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Things to see and do at Gibside

People walking in the distance along a long grassy path towards a Chapel with columns.
Visitors walking on the Avenue in spring at Gibside | © National Trust Images/Paul Harris

Set amid the backdrop of the Derwent Valley, close to Newcastle, Gibside boasts both historic ruins and space for roaming.

Reconnect with nature


Whether you enjoy a relaxing stroll or a longer hike over varied terrain, walking at Gibside offers opportunities to see the architecture or venture into the wider estate.

Its peaceful surroundings have rest spots aplenty, perfect for pausing to watch wildlife and to enjoy views across the landscape, within the garden and over the Derwent Valley.

There are four marked walks to choose from, with each taking you on a different route around the 18th-century landscape garden.


While visitors cannot cycle at Gibside itself, lots of people do enjoy cycling to Gibside. You’ll find spaces to lock up your bike beside the café. Please bring your own lock.

Wildlife spotting

Home to roe deer, red kites, badgers, bats and otters, you can spend a whole day observing the wildlife at Gibside. Head towards Snipes Dene and you'll find a bird hide tucked away along a path near the banqueting house. Visitors here include siskins, sparrowhawks, green woodpeckers and greenfinches as well as the more common chaffinch, nuthatch and treecreeper.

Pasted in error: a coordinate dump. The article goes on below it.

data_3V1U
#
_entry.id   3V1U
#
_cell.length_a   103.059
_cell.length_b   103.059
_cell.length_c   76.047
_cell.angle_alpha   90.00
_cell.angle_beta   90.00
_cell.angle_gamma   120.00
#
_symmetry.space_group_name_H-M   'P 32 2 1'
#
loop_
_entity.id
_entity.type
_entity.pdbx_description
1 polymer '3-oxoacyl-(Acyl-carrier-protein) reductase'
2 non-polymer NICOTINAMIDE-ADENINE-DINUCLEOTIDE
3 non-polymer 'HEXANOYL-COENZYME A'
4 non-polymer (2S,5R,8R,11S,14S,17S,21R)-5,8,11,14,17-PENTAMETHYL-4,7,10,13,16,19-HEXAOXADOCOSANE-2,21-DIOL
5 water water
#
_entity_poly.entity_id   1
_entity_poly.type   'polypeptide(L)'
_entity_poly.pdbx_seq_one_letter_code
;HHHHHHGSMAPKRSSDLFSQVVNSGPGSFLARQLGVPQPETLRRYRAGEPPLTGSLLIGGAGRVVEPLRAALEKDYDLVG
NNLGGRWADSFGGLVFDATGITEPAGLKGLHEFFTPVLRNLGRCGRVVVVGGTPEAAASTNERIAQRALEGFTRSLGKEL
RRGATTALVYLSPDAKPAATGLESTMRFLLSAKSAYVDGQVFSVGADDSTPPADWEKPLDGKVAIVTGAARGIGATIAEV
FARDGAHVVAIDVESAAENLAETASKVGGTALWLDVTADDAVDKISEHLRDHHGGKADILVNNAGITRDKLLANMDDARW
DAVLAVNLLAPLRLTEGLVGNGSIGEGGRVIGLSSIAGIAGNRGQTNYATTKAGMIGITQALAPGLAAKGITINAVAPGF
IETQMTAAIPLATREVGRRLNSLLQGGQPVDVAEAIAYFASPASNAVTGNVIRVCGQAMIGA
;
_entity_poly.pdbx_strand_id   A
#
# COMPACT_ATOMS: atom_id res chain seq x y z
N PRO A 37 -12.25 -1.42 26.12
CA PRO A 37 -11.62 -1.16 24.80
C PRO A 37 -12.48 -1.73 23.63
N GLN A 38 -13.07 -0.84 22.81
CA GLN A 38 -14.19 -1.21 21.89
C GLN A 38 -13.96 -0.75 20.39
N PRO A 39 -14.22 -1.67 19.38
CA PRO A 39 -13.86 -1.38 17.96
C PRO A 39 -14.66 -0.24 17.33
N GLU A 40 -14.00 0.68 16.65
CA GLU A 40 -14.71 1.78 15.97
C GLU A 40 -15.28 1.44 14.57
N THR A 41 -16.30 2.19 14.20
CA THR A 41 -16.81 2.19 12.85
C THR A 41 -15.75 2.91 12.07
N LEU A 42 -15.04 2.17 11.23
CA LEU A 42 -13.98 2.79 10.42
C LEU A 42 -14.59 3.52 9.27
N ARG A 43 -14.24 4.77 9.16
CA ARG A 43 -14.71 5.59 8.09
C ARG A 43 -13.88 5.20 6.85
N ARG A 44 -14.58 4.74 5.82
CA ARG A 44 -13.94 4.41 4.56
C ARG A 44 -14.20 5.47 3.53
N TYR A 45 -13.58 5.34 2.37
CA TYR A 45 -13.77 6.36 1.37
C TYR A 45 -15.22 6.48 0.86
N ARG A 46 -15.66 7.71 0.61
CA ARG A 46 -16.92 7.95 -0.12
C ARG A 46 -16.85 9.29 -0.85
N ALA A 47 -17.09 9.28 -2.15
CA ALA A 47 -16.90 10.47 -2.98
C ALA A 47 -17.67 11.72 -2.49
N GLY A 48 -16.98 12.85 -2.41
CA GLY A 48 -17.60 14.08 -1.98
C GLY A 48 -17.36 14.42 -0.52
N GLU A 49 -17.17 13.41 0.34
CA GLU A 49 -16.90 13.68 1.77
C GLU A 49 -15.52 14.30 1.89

Discover the Garden

Visit with each changing season to witness the Walled Garden, from apples and pumpkins in autumn to blossom throughout spring, and wild flower meadows in summer. Find out what's growing this month. Venture further to discover the Shrubbery by the Orangery and gaze at the red oaks and European larch that outline areas of the landscape garden.

Explore Gibside’s landmarks

Aerial view of Gibside Hall ruins
Aerial view of Gibside Hall ruins | © National Trust Images/Paul Harris

Gibside Hall

Built over 100years before Bowes reimagined the landscape in the 1730s. The core of the imposing mansion is Jacobean, dating from the 1620s, and may have been built on an even older building, as some of the oak floor timbers suggest they date to the 1470s. The Hall ceased being a family home in the 1870s and provided accommodation to Land Army girls during the First World War. In the 1920s the interiors were extensively stripped out, and the roof tiles were removed in the 1950s. In 2002 the trust undertook major stabilisation work, and it’s our hope to raise enough money to make the hall accessible once again, this may take time but with every visit, we get closer to our goal.

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Activities for families

Along the Explorer Trail, families can build dens, tackle the Low Ropes course and visit Strawberry Castle play area. Join us every school holiday for free family events and new ways to play.

Rest and relax at Gibside

Sometimes there’s nothing better than losing yourself in a literary adventure at the second-hand bookshop or enjoying homemade treats at Gibside café to keep you refreshed on your journey.

You can also enjoy a variety of massage treatments and energy work in the cosy woodland bothy from Kate Cullen's Holistic Therapies (booking essential, call +44 7925 299953 for more information).

Gibside second-hand bookshop
Gibside second-hand bookshop | © National Trust Images/Tony Blackett

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